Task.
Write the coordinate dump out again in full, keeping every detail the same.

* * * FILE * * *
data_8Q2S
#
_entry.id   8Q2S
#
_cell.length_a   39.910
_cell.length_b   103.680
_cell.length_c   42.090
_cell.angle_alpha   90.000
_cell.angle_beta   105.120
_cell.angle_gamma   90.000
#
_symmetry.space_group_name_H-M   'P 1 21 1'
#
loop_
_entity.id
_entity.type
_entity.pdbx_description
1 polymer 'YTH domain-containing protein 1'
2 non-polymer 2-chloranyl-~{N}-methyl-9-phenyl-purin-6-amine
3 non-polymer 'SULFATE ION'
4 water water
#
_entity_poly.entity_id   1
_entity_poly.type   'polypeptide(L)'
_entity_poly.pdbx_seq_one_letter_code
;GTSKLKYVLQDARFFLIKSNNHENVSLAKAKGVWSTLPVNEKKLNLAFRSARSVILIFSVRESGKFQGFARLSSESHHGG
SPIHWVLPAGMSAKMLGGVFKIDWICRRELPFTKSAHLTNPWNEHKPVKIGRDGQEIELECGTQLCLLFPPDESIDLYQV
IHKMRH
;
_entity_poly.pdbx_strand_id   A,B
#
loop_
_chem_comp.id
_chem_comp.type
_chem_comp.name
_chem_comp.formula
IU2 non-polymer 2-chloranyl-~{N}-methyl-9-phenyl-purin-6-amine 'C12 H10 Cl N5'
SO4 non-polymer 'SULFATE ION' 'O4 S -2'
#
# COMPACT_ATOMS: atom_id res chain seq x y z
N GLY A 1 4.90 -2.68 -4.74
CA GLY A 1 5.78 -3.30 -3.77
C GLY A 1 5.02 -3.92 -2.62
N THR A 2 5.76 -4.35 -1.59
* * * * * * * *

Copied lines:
data_8Q2S
#
_entry.id   8Q2S
#
_cell.length_a   39.910
_cell.length_b   103.680
_cell.length_c   42.090
_cell.angle_alpha   90.000
_cell.angle_beta   105.120
_cell.angle_gamma   90.000
#
_symmetry.space_group_name_H-M   'P 1 21 1'
#
loop_
_entity.id
_entity.type
_entity.pdbx_description
1 polymer 'YTH domain-containing protein 1'
2 non-polymer 2-chloranyl-~{N}-methyl-9-phenyl-purin-6-amine
3 non-polymer 'SULFATE ION'
4 water water
#
_entity_poly.entity_id   1
_entity_poly.type   'polypeptide(L)'
_entity_poly.pdbx_seq_one_letter_code
;GTSKLKYVLQDARFFLIKSNNHENVSLAKAKGVWSTLPVNEKKLNLAFRSARSVILIFSVRESGKFQGFARLSSESHHGG
SPIHWVLPAGMSAKMLGGVFKIDWICRRELPFTKSAHLTNPWNEHKPVKIGRDGQEIELECGTQLCLLFPPDESIDLYQV
IHKMRH
;
_entity_poly.pdbx_strand_id   A,B
#
loop_
_chem_comp.id
_chem_comp.type
_chem_comp.name
_chem_comp.formula
IU2 non-polymer 2-chloranyl-~{N}-methyl-9-phenyl-purin-6-amine 'C12 H10 Cl N5'
SO4 non-polymer 'SULFATE ION' 'O4 S -2'
#
# COMPACT_ATOMS: atom_id res chain seq x y z
N GLY A 1 4.90 -2.68 -4.74
CA GLY A 1 5.78 -3.30 -3.77
C GLY A 1 5.02 -3.92 -2.62
N THR A 2 5.76 -4.35 -1.59